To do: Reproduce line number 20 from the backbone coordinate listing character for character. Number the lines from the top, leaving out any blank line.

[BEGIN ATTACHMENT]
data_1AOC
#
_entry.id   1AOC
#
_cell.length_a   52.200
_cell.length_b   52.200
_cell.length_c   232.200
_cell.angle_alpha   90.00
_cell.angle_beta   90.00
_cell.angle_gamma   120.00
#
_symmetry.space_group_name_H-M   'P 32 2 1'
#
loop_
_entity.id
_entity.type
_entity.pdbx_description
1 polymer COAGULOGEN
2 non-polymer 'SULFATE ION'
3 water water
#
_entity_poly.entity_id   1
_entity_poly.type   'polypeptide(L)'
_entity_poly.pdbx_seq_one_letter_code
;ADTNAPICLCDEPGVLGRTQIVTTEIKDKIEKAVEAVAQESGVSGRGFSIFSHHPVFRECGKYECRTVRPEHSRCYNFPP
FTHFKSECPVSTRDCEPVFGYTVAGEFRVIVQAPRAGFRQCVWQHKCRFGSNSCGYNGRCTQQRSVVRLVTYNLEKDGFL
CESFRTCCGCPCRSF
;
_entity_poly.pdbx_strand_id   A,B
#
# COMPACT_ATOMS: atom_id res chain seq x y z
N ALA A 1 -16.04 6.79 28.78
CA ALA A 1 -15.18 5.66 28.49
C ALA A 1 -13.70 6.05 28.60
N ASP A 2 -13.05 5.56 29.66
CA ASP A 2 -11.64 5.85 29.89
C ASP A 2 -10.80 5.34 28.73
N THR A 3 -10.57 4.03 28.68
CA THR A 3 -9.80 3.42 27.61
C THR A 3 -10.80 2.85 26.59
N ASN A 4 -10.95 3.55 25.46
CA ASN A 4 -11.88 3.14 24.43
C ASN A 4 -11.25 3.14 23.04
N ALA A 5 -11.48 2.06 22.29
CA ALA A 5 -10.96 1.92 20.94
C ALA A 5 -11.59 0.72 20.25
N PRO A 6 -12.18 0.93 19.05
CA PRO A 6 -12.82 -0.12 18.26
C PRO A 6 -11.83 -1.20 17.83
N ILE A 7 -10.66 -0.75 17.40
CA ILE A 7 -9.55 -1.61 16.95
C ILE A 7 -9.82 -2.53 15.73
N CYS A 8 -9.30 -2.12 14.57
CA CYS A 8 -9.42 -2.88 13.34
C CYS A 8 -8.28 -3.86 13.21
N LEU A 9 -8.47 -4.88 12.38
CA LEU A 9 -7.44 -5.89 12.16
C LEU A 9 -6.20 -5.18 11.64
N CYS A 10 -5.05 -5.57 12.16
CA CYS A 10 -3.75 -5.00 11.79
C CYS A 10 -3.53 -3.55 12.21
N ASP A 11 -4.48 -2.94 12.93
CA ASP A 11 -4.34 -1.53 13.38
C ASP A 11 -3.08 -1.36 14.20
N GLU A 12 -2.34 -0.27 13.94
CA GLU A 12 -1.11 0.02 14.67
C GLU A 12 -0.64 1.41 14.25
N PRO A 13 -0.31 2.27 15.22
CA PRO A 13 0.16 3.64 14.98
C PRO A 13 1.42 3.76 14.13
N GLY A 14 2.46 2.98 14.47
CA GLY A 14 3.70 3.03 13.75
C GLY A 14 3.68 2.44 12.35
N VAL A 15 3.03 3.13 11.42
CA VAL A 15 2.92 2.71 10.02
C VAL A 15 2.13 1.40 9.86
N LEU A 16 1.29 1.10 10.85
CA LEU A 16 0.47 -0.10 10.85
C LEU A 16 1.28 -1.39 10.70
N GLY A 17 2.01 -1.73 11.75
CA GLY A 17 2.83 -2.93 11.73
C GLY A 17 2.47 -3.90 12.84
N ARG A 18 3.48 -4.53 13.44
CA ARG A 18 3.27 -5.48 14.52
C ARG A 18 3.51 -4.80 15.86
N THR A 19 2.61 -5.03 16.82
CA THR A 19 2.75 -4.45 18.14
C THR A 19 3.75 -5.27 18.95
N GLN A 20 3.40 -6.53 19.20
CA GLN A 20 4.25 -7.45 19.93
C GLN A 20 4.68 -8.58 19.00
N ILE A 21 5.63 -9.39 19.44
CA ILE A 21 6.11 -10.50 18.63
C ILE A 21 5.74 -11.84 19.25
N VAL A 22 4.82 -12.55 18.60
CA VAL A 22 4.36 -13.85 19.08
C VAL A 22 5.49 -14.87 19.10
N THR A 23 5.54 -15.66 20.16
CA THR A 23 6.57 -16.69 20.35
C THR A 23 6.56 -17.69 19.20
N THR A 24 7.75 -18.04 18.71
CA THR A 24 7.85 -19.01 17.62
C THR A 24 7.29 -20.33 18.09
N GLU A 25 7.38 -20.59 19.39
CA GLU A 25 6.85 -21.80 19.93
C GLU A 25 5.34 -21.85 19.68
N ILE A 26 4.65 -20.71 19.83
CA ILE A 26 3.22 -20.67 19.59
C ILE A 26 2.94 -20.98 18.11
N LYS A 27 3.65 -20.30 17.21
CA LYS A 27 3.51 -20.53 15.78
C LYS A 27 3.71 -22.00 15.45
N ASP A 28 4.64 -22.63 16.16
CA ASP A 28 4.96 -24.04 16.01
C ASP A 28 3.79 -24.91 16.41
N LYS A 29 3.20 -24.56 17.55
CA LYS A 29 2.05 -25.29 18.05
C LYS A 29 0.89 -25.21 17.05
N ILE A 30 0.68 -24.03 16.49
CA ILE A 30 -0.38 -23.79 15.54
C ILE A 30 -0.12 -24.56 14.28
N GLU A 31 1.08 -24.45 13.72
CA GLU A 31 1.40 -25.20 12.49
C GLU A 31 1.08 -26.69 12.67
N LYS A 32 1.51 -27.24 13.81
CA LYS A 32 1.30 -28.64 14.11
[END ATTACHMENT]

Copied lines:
3 water water